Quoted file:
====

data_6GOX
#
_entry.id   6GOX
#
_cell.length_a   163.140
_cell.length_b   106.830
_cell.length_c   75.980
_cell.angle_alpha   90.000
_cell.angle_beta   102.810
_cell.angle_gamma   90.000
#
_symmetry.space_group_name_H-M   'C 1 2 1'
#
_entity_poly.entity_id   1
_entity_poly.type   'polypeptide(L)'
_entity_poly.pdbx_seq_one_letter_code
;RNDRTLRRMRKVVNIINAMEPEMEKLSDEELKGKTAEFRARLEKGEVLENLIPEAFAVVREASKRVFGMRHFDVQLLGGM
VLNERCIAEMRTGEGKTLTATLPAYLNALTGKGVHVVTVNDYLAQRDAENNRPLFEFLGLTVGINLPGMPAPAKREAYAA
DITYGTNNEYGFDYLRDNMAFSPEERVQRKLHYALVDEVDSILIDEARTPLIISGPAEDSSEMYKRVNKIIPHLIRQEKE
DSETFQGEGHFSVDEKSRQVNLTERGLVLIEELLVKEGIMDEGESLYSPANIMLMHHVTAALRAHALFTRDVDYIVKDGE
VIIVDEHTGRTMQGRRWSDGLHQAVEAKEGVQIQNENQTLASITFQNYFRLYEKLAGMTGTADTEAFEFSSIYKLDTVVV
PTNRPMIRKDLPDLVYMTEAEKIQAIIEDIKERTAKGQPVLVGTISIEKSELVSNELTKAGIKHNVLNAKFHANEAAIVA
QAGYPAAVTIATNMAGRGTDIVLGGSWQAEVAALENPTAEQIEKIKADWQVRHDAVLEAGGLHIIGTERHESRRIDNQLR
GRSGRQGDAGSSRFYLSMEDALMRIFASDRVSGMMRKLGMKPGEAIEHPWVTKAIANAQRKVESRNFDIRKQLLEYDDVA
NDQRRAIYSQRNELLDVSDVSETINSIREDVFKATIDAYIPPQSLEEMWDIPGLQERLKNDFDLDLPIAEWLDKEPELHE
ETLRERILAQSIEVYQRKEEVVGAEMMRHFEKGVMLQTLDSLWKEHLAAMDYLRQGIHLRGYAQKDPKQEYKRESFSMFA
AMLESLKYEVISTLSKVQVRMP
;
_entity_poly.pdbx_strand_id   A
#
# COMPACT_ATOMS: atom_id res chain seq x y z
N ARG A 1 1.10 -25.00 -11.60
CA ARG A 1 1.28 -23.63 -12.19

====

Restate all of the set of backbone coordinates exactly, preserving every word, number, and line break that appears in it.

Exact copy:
data_6GOX
#
_entry.id   6GOX
#
_cell.length_a   163.140
_cell.length_b   106.830
_cell.length_c   75.980
_cell.angle_alpha   90.000
_cell.angle_beta   102.810
_cell.angle_gamma   90.000
#
_symmetry.space_group_name_H-M   'C 1 2 1'
#
_entity_poly.entity_id   1
_entity_poly.type   'polypeptide(L)'
_entity_poly.pdbx_seq_one_letter_code
;RNDRTLRRMRKVVNIINAMEPEMEKLSDEELKGKTAEFRARLEKGEVLENLIPEAFAVVREASKRVFGMRHFDVQLLGGM
VLNERCIAEMRTGEGKTLTATLPAYLNALTGKGVHVVTVNDYLAQRDAENNRPLFEFLGLTVGINLPGMPAPAKREAYAA
DITYGTNNEYGFDYLRDNMAFSPEERVQRKLHYALVDEVDSILIDEARTPLIISGPAEDSSEMYKRVNKIIPHLIRQEKE
DSETFQGEGHFSVDEKSRQVNLTERGLVLIEELLVKEGIMDEGESLYSPANIMLMHHVTAALRAHALFTRDVDYIVKDGE
VIIVDEHTGRTMQGRRWSDGLHQAVEAKEGVQIQNENQTLASITFQNYFRLYEKLAGMTGTADTEAFEFSSIYKLDTVVV
PTNRPMIRKDLPDLVYMTEAEKIQAIIEDIKERTAKGQPVLVGTISIEKSELVSNELTKAGIKHNVLNAKFHANEAAIVA
QAGYPAAVTIATNMAGRGTDIVLGGSWQAEVAALENPTAEQIEKIKADWQVRHDAVLEAGGLHIIGTERHESRRIDNQLR
GRSGRQGDAGSSRFYLSMEDALMRIFASDRVSGMMRKLGMKPGEAIEHPWVTKAIANAQRKVESRNFDIRKQLLEYDDVA
NDQRRAIYSQRNELLDVSDVSETINSIREDVFKATIDAYIPPQSLEEMWDIPGLQERLKNDFDLDLPIAEWLDKEPELHE
ETLRERILAQSIEVYQRKEEVVGAEMMRHFEKGVMLQTLDSLWKEHLAAMDYLRQGIHLRGYAQKDPKQEYKRESFSMFA
AMLESLKYEVISTLSKVQVRMP
;
_entity_poly.pdbx_strand_id   A
#
# COMPACT_ATOMS: atom_id res chain seq x y z
N ARG A 1 1.10 -25.00 -11.60
CA ARG A 1 1.28 -23.63 -12.19